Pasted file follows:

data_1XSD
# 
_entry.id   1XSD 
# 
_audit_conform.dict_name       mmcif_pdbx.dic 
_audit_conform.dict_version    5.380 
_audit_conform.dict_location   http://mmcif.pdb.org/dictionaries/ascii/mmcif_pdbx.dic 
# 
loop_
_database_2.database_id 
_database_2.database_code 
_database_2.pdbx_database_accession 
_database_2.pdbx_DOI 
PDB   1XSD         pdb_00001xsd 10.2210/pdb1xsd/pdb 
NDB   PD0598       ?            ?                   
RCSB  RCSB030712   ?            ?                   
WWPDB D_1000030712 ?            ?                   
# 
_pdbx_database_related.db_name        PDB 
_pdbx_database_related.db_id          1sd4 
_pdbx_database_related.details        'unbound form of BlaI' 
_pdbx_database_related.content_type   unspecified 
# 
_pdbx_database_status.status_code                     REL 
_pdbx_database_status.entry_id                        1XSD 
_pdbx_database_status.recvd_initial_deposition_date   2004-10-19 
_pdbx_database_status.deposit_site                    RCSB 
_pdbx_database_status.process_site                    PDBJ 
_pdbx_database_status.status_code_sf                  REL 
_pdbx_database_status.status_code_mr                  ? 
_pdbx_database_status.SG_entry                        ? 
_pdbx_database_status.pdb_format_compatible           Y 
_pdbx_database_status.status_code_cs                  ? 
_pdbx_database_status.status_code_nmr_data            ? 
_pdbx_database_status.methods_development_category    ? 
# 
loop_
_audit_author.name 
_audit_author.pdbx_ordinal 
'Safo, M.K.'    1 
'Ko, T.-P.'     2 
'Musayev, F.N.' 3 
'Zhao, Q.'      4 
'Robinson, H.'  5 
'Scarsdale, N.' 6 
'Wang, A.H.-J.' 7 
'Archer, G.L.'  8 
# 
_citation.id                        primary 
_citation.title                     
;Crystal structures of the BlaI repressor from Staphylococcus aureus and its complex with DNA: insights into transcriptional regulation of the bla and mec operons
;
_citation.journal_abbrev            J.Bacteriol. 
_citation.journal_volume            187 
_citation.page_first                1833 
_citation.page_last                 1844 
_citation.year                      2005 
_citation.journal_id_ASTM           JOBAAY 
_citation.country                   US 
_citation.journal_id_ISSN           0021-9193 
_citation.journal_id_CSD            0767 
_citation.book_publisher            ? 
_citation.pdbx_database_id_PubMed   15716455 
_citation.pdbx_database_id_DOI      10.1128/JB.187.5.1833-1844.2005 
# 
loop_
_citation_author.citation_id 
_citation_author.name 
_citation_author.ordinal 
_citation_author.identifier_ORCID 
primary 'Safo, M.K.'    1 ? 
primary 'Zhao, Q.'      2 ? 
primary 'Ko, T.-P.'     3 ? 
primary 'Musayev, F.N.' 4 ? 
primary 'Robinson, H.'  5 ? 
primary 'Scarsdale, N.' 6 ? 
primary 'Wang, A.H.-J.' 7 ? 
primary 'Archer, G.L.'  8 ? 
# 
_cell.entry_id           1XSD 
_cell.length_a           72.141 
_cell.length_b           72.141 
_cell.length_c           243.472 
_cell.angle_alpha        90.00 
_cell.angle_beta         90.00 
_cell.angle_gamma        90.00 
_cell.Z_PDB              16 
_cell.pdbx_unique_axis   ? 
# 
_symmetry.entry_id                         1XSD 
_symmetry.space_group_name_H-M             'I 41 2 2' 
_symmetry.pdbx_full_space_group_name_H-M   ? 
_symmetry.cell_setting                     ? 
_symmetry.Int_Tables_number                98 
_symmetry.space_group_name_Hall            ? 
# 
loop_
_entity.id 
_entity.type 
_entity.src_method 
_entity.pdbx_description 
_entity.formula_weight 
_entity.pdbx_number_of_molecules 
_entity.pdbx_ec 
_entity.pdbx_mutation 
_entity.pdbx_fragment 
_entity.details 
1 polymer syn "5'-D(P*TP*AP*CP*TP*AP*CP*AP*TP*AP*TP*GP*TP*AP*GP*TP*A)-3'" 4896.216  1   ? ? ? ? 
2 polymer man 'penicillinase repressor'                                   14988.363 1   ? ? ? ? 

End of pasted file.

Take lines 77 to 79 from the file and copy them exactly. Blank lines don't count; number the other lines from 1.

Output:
primary 'Wang, A.H.-J.' 7 ? 
primary 'Archer, G.L.'  8 ? 
# 